Illinois Supreme Court Considers “Amazon Tax”
The Illinois Supreme Court heard arguments on Wednesday in case challenging the state's so-called "Amazon tax."
The decision could change the way Illinois websites make money online. Brian Mackey reports.
When you click a product link on a website -- like if a blogger links to a book she's reviewing -- the blogger can make a deal with the retailer to get a cut of the sale.
Those are called "affiliate marketing links," and Illinois passed a law to collect sales taxes on such purchases. It's often called the "Amazon tax," and it was declared unconstitutional by a Cook County judge.
The state appealed that decision to the Illinois Supreme Court.
George Isaacson, representing the affiliate marketers, argued the tax treats different kinds of online businesses differently. He said the tax has been bad for Illinois.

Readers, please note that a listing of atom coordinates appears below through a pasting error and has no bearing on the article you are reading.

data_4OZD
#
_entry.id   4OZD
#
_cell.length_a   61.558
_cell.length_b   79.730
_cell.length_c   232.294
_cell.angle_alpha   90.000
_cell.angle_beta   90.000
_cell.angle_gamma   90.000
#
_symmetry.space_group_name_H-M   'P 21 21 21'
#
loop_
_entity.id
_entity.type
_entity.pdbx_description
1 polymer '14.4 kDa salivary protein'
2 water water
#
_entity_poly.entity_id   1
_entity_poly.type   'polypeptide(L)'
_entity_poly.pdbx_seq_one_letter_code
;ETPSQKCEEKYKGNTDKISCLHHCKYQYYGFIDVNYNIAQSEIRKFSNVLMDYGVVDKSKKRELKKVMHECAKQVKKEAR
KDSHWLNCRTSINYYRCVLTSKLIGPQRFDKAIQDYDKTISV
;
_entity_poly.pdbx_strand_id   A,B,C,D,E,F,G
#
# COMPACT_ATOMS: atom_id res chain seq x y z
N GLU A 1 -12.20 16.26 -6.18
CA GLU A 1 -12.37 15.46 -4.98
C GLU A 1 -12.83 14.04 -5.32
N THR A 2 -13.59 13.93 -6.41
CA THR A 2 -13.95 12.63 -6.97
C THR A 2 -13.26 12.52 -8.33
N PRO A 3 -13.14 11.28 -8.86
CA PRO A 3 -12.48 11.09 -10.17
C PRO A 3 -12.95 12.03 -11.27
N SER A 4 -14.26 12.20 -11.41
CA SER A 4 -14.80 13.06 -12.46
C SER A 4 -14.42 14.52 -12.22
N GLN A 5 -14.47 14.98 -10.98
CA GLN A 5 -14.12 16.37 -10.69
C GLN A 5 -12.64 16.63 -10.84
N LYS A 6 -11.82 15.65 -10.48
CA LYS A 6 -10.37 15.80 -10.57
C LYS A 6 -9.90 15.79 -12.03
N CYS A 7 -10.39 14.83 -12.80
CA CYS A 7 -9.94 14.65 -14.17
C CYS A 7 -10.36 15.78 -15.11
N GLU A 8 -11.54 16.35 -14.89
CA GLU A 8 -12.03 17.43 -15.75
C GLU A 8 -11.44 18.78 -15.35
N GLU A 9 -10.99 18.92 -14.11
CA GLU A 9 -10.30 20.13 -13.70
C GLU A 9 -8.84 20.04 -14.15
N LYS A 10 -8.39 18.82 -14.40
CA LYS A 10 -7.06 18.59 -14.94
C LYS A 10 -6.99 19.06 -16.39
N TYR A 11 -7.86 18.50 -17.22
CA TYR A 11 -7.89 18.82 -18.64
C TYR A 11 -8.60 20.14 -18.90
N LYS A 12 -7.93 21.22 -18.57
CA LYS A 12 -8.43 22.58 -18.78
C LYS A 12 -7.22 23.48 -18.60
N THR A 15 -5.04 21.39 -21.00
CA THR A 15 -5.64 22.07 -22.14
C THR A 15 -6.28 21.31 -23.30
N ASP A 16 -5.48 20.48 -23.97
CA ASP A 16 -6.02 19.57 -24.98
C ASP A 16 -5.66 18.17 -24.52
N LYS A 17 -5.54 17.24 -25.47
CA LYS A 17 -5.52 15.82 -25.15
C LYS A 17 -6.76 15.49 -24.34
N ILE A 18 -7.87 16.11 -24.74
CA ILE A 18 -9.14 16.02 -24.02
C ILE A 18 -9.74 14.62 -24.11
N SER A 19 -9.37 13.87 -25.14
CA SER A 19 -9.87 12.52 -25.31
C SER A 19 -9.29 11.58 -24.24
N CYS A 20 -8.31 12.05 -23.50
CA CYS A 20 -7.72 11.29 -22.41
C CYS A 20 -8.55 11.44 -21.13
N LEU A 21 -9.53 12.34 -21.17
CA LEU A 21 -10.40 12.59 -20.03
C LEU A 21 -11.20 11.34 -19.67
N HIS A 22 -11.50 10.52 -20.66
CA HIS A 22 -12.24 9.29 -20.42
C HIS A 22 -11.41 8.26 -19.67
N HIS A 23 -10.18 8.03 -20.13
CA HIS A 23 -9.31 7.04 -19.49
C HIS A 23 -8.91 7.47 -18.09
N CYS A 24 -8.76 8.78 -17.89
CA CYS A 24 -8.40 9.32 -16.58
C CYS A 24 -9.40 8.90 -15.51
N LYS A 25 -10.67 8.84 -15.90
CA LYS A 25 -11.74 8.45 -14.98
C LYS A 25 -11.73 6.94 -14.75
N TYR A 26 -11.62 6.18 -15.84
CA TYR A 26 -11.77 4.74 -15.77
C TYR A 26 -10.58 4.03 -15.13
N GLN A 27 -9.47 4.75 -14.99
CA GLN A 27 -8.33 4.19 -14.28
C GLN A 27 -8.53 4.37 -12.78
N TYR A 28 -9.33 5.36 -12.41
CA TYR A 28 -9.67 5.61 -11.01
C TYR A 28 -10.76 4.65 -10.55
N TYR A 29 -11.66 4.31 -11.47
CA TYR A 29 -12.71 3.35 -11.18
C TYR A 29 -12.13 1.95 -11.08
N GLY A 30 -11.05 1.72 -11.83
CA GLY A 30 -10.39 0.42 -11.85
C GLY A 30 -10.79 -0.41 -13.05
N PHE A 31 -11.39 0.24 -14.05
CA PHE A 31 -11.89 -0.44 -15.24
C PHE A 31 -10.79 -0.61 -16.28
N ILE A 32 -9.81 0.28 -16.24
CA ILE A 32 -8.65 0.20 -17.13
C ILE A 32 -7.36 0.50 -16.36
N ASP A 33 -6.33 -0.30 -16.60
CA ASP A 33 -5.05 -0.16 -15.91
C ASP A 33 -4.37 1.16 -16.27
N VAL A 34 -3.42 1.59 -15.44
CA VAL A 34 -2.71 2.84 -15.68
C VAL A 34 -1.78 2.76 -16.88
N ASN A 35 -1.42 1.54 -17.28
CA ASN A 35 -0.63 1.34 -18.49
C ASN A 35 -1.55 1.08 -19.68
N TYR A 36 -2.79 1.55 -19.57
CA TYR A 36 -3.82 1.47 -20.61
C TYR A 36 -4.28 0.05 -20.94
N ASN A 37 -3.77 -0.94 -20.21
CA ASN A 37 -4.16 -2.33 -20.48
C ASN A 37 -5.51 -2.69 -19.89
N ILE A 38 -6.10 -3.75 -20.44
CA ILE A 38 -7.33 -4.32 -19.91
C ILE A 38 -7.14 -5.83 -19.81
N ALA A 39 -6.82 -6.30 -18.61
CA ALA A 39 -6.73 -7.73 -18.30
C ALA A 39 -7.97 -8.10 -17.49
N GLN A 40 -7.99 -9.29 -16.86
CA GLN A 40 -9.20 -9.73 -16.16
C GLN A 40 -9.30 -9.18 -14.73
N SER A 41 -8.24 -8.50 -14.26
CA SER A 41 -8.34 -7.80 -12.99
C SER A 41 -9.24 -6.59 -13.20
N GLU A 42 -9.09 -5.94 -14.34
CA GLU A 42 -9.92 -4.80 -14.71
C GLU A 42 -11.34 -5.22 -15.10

"There's no indication that this legislation has been successful in raising additional revenue," Isaacson said. "But it has resulted in the termination of Illinois Web affiliates."
A spokeswoman for the Illinois Department of Revenue said taxes collected under the "Amazon" law are not tracked separately, so there's no way of saying whether Illinois has lost money.
The case comes as Congress is considering legislation that would settle questions about how to tax online sales across the country.
A measure that passed the U.S. Senate would let states force online retailers to collect taxes for all purchases within their borders. But it faces an uphill climb in the House.